Posted on September 11, 2009

Inside the Mind of Joe Wilson

Richard Benjamin, Salon, September 11, 2009

When he called the president a liar, Rep. Joe Wilson, R-S.C., apparently “forgot” he wasn’t at one of those rowdy town halls.

Besides the show of disrespect, and the fact that he was wrong, the legislator’s comments expose a virulent racism and paranoia against undocumented workers. As we enter Hispanic Heritage Month, America would do well to examine the legislator’s political paranoia instead of rehashing his churlish, attention-seeking outburst. The legislator’s behavior is uncommon, but his attitude is not.

As members of Congress discussed healthcare reform with their constituents over the recent recess, many faced repeated, heated charges that the reform would stick “American taxpayers”–as if undocumented workers don’t pay consumption taxes!–with the healthcare bills of illegal immigrants. If the swine flu weren’t enough to stigmatize Latino immigrants, now there’s the healthcare debate.

How did racism and xenophobia become so deeply enmeshed in this debate?


Race–that is, 30 years of government-supported desegregation and the sharp increase of brown immigration–is not incidental to the public’s cynicism, disconnection and unwillingness to support the public sector, meaning the goods, services and places that belong to “we the people.” That’s especially true when we talk about healthcare.

Eduardo Porter, a financial journalist and editorial board member of the New York Times, has documented how “racial and ethnic diversity undermine support for public investment in social welfare. For all the appeal of America’s melting pot, the country’s diverse ethnic mix is one main reason for entrenched opposition to public spending on the public good.”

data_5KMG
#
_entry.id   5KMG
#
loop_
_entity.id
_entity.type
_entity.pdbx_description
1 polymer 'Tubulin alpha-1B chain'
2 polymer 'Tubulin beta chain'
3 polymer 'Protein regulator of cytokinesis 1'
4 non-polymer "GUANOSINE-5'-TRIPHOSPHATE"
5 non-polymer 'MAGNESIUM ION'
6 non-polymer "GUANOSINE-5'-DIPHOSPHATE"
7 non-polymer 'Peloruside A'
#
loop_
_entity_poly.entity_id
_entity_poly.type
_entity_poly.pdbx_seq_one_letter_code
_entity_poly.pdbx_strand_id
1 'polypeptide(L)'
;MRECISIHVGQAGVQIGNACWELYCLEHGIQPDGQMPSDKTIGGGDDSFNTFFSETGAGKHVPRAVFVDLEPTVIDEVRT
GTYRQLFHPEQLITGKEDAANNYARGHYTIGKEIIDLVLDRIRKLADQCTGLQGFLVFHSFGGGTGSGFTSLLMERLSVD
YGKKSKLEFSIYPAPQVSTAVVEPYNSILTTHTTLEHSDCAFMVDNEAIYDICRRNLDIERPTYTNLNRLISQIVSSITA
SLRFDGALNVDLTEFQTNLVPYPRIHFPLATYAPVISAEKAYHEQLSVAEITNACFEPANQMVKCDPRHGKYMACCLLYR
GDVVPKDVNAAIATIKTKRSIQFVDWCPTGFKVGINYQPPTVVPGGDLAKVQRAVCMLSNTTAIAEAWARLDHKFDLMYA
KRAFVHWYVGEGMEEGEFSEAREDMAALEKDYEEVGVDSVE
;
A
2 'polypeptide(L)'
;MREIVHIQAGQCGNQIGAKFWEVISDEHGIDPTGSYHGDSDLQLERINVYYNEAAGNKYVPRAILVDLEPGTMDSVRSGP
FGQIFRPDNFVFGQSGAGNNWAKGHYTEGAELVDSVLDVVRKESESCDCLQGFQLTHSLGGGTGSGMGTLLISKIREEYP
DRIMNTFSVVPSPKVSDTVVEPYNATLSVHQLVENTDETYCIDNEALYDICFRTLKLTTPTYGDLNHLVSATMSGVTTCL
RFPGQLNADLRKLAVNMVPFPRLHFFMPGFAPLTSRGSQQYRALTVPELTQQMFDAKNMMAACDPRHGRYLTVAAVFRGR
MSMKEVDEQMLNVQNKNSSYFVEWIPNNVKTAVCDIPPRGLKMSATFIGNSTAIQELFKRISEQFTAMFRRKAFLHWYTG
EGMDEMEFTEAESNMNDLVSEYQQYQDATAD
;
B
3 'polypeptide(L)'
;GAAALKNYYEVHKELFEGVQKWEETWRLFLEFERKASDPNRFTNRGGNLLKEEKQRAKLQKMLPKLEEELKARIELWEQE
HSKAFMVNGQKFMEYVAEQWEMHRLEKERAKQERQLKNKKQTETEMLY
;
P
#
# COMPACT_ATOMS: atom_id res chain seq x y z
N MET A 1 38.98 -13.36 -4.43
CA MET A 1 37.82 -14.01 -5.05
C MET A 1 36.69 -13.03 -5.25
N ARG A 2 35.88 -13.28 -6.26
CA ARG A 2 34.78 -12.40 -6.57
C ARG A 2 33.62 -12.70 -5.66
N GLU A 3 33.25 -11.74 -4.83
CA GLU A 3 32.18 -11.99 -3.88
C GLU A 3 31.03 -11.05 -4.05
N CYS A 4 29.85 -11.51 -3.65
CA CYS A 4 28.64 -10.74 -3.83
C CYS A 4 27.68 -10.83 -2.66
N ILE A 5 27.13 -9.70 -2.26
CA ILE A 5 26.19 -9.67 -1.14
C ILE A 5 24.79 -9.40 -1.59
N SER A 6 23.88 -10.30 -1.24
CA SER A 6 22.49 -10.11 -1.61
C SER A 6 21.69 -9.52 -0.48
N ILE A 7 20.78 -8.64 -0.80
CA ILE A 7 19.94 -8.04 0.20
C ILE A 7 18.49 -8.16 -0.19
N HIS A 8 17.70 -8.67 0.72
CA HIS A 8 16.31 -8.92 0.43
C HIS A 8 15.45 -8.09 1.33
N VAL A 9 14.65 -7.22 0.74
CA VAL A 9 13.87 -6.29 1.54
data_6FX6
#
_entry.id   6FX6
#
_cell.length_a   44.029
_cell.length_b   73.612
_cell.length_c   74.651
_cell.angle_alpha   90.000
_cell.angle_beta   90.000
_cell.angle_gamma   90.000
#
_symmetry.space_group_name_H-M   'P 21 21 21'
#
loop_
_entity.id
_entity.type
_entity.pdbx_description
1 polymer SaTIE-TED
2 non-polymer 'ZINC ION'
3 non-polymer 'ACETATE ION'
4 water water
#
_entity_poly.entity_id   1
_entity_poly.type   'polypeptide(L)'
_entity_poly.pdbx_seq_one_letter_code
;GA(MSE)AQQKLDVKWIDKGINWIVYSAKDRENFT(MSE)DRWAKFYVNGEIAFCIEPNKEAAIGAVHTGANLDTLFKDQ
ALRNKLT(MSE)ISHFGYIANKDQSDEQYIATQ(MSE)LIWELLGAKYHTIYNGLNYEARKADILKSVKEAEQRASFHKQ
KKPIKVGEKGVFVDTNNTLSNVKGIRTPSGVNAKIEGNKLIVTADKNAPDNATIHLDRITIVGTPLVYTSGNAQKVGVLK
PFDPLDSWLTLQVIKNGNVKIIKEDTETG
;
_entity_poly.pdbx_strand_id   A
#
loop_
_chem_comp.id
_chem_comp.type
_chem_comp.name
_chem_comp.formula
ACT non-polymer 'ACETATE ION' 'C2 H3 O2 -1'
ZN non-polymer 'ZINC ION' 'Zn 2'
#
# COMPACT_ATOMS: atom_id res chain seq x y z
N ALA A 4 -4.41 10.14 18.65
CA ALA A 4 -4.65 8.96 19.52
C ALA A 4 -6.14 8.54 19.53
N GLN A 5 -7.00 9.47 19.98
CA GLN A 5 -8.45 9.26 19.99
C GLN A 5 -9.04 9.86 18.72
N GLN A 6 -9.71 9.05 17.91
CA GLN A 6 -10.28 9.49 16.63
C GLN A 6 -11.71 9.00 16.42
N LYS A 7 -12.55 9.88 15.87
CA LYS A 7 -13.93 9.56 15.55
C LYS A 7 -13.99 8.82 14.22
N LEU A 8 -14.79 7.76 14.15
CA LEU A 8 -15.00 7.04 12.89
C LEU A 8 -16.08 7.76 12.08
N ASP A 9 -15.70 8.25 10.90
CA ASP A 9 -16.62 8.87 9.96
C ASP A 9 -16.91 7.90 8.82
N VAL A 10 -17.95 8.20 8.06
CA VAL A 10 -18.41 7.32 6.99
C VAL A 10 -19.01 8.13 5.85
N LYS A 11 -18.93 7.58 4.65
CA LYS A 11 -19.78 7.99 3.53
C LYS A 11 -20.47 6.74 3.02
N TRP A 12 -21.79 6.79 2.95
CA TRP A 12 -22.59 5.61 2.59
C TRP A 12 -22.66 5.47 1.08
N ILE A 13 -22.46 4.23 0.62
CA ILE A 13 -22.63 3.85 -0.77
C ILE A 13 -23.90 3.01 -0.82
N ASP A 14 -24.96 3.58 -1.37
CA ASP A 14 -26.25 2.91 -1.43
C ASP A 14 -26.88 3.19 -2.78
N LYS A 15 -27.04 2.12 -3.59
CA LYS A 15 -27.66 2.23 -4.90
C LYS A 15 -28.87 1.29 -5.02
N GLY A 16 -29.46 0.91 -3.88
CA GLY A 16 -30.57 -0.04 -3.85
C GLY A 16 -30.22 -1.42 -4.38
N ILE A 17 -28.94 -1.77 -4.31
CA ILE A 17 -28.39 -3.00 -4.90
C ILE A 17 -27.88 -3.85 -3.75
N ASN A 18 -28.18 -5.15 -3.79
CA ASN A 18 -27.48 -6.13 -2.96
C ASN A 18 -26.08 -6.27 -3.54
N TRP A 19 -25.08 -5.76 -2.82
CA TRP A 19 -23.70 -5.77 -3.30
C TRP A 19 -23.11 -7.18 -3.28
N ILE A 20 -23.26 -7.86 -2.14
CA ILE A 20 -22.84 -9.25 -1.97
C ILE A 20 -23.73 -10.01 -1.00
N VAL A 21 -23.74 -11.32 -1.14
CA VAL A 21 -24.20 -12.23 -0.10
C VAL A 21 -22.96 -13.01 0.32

Moreover, two Harvard economists have correlated diversity with public spending in Western Europe and the United States. The economists demonstrated that half the social-spending gap between the two areas was due to the United States’ more varied racial and ethnic mix. (The other half was due largely to the stronger left-wing parties in Western Europe.)


Put bluntly, it is not a coincidence that America’s love affair with all-things private–gated communities, private roads, private parks, private schools, private playgrounds, private hospitals–heated up during the 1950s as the federal government sought to integrate the nation.

As the U.S. government began helping everyday Americans at unprecedented levels from FDR’s New Deal on, immigration has become all the more contentious. Immigration broils as an issue precisely as this nation faces budget deficits and potential cuts in Medicare, Medicaid, food stamps, the state university systems and so on. {snip}

{snip} As the president and America debate a large, necessary overhaul of the public sector, expect more xenophobic outbursts like Wilson’s.

Tea baggers rail against social programs that are allegedly squandered on “illegal aliens.” The Birther movement rails against a supposedly Muslim president. Healthcare reform town halls combust over “government dependence.” Republicans like Michele Bachmann, R-Minn., push a boycott of the 2010 Census, fretting that immigrants and minorities will be overcounted.


We must understand Wilson’s outburst by exposing its past and future context–including what I call “The White People Deadline,” 2042. And then we must move the healthcare debate forward.